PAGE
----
Patients not adhering to their home exercise programs? If you’re using a second-rate HEP platform, that could be part of the problem.
YouTube is changing the way we consume media. Could this change affect the physical therapy industry, too?
Here’s how your practice can leverage the power of mobile messaging to achieve patient-centered care.
As you’ve probably noticed, we’ve dedicated a sizeable portion of this month’s blog space to helping you and your clinic conserve resources and become more environmentally conscious. But let’s not forget about the most important resource of all—your time! You might assume that you need a major systematic overhaul to improve work efficiency in your clinic. Not so. In this case, small investments pay big dividends. Here are some quick tips to help you get the most out of every minute:
1. Establish a process. Once you’ve fine-tuned your routine, educate staff and patients about what you expect from them. This is especially helpful for repeat clients; once a patient learns the drill, he or she will move through it quickly on subsequent visits.
By this point, you know the importance of recycling—why “going green” isn’t only good for the environment but good for your clinic. But there’s more to it than simply putting out a blue bin (although that certainly helps). In order to really make an impact, we have to start much sooner—we have to pay attention to our consumption. The less we consume (use), the better it is for all of us—our world, our children, and our children’s children.
While that goes for everything—less gas, less plastic, less water, less electricity—one of the easiest ways to start conserving is cutting down on paper.
We’ve all seen the commercials: the catchy music paired with a montage of all the awesome things you can do with an iPad. The iPad—and Apple, in general—is all about the “wow,” the cool factor. So why wouldn’t rehab therapists use it in their clinic? We sat down with two occupational therapy clinics and asked them to share their experiences using iPads in their practice.
Nick Roselli, OTR/L, CHT, of Nick Roselli Occupational Therapy in New York initially purchased laptops for his multiclinic practice. However, when he lost internet connectivity one day, Nick decided to use his iPad (with 3G internet connection) for that day’s patient visits and documentation. “I saw it was very user-friendly, and I could use it on the go as I visited my other clinics,” said Nick. In the case with Dynamic Rehab in Arizona, Tania Shearon, OTR/L, CHT, brought in her own iPad to use within the clinic, knowing that it would expedite her EMR documentation. “The iPad works awesome with my daily notes…much quicker,” Tania said.
In general, Tania says the iPad is portable, fast, and easy. Nick listed similar qualities when speaking about the iPad in his clinics, emphasizing the user-friendly aspect and the ability to create quick notes. While Nick admits he’d rather use his laptop, especially for notes loading greater amounts of data, he says the iPad is just so much more mobile. The zoom feature on iPads is also a plus, too.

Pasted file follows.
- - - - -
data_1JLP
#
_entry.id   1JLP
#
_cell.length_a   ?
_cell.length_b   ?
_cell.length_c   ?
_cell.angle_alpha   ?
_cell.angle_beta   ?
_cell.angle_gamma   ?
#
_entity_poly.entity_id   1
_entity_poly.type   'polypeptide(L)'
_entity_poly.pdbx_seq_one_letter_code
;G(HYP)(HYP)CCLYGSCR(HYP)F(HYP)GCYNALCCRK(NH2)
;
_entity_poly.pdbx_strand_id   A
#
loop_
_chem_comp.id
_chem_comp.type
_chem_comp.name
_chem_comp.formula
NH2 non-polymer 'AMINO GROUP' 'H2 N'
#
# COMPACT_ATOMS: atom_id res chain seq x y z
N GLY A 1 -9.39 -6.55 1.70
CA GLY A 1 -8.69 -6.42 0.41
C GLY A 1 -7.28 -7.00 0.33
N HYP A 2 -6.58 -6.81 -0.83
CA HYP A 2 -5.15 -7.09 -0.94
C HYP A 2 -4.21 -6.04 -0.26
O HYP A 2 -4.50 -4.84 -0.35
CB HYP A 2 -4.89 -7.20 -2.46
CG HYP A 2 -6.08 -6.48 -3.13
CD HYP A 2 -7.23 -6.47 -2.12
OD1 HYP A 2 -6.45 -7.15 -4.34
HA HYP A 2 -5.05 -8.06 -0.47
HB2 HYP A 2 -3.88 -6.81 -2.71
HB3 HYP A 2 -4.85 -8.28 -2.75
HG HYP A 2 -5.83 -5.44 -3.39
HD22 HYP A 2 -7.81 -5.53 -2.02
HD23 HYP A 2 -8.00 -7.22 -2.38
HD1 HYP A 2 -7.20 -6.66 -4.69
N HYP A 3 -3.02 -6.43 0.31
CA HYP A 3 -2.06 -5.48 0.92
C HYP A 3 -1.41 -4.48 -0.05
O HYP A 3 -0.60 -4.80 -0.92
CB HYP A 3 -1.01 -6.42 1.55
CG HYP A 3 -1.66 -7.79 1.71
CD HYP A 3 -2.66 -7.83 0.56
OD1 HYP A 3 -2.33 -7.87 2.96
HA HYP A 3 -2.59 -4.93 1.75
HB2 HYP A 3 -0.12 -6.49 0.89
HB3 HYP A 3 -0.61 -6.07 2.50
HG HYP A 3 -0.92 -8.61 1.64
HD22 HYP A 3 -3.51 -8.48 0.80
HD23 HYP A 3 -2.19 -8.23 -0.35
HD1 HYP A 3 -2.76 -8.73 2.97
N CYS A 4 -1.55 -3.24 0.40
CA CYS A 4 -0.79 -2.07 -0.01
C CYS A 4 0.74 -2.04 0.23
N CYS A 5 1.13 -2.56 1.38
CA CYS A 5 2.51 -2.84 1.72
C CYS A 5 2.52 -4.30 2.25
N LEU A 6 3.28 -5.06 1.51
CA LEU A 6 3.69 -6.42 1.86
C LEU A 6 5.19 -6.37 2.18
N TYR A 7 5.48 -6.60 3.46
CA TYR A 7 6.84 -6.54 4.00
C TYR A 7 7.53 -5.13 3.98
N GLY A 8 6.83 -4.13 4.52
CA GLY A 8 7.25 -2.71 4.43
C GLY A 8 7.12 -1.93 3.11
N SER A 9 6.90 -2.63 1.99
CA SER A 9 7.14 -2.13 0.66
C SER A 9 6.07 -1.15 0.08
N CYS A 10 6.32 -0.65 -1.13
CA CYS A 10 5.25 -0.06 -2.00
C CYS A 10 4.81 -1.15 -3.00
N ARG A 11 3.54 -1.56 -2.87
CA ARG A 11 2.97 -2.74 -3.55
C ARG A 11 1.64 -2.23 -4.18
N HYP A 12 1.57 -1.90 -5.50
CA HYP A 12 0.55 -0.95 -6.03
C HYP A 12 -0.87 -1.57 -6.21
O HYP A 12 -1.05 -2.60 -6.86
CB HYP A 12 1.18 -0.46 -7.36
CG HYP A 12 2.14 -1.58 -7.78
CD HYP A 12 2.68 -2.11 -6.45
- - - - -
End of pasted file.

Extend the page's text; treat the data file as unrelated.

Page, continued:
In a recent post, mHealth Insight explained that we’re more likely as consumers to drop the “health” in mHealth rather than the “mobile,” because mobile cannibalizes all things pocket-sized and digital. Anything plus mobile eventually just equals mobile. For example, camera phones and music phones are both now just phones. So, mHealth will soon just be mobile, too. Folks won’t look up from their giant touchscreen phones and say they’re “engaging with the Healthcare system;” they’ll instead say “oh, I’m just using my phone.”
But when will mHealth be that intrinsically mobile? Let’s look at the healthcare side first. According to Mobile Business Briefing, Vodafone, “one of the strongest operator proponents of mobile healthcare technology,” says that first healthcare must be accessible on a global scale. They’ve identified five key areas driving the digital health sector:
- Remote monitoring
- Mobile flexible working
- Access to medicine
- Clinical research
- Marketing and engagement
We all want to lead a healthy lifestyle but can too much technology be problematic? This past Tuesday, Erica and I covered 12 personal health monitoring devices for the health 2.0 lifestyle. In today’s post, let’s talk about real user experience: the good, the bad, and the gimmicky.
In an article posted on AllThingsD.com, Andy Smith, CEO of IAC-owned DailyBurn, told reporter Lauren Goode that today’s fitness tracking devices border on gimmicks: “I feel like these are not quite a gimmick, but are close to it…You get people to spend $100 to $150 bucks on something that’s just a glorified accelerometer—which, by the way, you have in your phone, too.”
Smith’s company, the Daily Burn (once upon a time known as Gyminee), is a fitness-data-tracking company that pivoted to focus primarily on fitness content because data tracking just wasn’t all that effective.